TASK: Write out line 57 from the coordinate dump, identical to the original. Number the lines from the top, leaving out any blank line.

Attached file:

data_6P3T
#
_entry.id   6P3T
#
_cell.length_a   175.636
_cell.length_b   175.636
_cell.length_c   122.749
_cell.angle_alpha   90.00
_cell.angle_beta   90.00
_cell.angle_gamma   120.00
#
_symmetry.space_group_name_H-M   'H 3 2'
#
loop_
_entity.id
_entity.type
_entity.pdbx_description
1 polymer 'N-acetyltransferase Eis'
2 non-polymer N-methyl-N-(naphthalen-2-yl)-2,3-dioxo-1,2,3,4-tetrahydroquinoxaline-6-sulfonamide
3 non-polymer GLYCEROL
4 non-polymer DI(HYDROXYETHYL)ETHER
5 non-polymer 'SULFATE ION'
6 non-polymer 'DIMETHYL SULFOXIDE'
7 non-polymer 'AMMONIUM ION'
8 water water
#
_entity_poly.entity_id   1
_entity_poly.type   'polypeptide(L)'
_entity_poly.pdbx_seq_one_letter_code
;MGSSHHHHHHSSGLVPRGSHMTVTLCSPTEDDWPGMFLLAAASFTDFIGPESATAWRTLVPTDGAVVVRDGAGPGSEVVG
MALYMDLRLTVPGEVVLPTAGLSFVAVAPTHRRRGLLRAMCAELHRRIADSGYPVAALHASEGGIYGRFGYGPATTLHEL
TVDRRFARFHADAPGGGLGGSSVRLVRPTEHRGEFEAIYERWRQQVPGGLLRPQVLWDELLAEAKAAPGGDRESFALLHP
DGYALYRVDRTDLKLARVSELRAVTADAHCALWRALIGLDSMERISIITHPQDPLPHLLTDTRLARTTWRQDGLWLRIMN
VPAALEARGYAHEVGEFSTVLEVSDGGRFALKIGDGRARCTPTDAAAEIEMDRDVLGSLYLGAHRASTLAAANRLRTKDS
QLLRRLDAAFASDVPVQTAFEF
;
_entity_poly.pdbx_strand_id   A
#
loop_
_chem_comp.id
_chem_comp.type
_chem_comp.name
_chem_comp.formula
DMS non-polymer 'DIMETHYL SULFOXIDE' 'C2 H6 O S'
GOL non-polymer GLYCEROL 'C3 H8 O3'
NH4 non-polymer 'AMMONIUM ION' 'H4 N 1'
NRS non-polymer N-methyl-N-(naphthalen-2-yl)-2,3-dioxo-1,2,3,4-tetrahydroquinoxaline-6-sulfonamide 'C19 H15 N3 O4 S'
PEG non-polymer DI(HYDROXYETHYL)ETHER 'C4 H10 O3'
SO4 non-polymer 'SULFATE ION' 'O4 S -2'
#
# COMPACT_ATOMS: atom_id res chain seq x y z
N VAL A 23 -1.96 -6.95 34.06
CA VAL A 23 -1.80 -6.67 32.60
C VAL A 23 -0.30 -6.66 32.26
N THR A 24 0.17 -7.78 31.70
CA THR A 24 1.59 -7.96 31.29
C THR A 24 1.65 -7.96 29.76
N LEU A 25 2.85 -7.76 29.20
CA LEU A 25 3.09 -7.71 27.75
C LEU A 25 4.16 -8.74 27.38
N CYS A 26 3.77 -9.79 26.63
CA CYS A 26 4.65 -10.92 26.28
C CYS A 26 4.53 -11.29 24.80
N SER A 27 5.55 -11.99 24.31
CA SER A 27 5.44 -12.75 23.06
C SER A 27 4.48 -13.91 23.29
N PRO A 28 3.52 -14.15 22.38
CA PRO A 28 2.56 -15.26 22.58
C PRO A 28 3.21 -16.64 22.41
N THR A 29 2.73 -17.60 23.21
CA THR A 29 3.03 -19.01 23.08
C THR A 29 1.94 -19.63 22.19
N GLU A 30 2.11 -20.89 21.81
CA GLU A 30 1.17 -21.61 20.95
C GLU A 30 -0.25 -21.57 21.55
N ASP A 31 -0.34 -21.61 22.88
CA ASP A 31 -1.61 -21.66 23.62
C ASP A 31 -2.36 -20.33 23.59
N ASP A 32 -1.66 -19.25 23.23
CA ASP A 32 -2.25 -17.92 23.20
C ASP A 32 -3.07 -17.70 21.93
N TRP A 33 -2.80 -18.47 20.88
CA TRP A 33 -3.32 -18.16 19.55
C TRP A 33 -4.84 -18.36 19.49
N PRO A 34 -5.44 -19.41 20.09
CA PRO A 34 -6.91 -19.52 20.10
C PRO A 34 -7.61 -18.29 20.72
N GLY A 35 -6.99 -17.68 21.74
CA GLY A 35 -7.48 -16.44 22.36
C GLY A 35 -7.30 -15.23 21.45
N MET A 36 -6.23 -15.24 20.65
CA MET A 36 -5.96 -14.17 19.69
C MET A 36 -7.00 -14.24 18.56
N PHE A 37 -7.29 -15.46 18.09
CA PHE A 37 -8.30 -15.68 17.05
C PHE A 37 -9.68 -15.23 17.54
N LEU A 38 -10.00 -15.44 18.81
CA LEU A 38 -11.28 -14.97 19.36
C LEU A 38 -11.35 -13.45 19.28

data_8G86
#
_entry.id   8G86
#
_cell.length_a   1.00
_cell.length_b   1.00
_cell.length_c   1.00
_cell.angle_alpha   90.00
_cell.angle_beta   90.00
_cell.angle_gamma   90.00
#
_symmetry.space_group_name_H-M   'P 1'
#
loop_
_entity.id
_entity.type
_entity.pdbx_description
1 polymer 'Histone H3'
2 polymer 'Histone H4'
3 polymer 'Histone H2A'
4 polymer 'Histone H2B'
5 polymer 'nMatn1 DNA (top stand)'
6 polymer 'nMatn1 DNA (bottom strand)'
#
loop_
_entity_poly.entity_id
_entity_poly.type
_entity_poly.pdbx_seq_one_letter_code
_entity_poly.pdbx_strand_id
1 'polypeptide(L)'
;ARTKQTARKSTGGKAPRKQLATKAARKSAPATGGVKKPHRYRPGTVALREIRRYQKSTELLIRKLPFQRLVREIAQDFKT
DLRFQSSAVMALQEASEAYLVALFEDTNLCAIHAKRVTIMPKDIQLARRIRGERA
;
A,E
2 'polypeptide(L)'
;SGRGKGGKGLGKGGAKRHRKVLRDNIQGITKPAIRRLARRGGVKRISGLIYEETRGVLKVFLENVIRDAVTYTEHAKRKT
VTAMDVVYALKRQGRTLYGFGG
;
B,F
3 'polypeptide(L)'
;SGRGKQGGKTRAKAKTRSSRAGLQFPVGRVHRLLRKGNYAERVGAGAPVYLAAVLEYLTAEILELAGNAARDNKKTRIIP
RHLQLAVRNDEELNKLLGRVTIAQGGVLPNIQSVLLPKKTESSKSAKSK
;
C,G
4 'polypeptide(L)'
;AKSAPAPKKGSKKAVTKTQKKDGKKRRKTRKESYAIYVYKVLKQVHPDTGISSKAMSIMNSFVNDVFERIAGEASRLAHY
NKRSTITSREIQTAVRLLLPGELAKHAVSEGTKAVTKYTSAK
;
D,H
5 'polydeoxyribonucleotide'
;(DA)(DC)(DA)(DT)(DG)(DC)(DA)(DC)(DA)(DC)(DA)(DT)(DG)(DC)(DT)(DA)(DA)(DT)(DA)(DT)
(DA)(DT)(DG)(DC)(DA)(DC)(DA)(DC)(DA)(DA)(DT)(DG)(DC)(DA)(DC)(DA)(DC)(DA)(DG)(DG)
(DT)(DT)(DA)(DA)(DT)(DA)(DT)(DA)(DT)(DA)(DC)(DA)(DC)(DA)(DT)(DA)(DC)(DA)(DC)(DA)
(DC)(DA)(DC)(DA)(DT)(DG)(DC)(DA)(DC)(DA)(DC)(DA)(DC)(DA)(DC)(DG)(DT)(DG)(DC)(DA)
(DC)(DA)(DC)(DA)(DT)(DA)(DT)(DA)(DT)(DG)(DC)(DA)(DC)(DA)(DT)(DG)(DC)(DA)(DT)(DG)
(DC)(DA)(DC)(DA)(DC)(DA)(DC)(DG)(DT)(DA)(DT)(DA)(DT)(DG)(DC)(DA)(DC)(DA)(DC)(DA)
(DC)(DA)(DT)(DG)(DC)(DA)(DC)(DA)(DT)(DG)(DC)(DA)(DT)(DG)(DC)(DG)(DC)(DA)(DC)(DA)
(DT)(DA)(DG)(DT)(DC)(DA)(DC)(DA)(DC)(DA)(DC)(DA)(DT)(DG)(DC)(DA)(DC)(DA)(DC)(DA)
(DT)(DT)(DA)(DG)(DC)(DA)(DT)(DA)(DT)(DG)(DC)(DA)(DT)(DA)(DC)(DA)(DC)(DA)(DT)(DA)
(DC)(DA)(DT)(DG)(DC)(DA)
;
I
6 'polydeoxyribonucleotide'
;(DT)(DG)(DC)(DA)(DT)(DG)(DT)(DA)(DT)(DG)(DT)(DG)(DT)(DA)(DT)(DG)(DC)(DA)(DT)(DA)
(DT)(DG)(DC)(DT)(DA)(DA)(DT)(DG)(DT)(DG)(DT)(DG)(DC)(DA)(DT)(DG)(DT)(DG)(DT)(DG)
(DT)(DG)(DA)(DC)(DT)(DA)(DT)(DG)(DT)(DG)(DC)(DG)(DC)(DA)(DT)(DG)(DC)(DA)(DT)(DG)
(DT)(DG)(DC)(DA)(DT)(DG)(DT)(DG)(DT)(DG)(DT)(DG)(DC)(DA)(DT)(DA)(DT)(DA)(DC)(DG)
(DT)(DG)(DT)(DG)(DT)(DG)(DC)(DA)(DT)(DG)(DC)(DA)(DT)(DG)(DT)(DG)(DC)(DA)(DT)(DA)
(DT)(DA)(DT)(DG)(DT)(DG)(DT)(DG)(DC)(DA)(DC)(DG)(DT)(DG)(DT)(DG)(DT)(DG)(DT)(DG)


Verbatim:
C THR A 24 1.65 -7.96 29.76